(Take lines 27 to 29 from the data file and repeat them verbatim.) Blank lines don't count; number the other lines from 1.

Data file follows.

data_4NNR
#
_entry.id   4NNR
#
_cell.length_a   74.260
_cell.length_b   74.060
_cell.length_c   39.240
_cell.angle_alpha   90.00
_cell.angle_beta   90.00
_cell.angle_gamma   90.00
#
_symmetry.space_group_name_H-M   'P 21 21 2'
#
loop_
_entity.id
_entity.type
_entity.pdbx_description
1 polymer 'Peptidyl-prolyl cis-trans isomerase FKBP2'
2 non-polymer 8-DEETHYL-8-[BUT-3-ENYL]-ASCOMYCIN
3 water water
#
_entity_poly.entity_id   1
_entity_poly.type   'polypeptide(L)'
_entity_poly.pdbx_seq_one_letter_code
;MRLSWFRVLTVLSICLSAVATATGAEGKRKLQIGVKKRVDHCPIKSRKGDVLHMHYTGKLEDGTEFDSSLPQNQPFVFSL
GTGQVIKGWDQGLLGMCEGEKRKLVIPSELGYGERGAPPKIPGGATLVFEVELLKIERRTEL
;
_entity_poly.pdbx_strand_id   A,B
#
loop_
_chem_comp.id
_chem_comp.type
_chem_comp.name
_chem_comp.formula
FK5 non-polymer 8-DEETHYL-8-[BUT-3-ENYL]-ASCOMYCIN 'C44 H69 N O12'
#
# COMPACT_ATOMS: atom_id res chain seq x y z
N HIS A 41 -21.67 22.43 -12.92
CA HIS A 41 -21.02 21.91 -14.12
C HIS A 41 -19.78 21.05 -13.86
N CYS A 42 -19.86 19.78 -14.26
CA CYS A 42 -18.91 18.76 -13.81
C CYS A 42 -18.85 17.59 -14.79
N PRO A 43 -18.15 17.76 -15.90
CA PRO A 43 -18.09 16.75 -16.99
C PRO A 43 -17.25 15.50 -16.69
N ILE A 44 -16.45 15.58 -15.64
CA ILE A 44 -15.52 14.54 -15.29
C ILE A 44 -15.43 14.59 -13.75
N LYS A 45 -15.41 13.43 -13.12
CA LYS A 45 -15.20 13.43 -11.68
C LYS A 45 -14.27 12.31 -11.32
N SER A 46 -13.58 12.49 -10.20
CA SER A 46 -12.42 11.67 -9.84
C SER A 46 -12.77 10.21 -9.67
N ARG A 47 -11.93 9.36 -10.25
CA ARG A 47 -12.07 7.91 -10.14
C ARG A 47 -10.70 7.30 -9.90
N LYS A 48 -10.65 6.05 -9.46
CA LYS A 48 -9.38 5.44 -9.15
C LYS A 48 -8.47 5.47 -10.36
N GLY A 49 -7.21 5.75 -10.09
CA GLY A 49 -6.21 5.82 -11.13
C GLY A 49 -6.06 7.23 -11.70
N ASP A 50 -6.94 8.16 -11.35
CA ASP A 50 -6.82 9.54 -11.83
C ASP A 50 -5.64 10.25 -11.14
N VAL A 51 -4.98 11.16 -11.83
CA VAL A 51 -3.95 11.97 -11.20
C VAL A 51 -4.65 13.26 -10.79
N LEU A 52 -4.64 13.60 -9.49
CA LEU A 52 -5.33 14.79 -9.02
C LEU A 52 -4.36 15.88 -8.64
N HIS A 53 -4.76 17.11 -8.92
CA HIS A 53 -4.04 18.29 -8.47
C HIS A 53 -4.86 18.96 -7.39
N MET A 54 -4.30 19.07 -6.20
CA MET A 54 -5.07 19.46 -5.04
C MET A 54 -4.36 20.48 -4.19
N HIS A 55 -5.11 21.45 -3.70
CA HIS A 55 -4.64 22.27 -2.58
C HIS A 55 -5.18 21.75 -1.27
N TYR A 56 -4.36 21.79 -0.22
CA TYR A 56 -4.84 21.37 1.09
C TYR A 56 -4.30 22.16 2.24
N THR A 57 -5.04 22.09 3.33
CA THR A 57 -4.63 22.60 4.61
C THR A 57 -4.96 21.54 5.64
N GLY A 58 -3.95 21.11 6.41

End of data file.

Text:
;
_entity_poly.pdbx_strand_id   A,B
#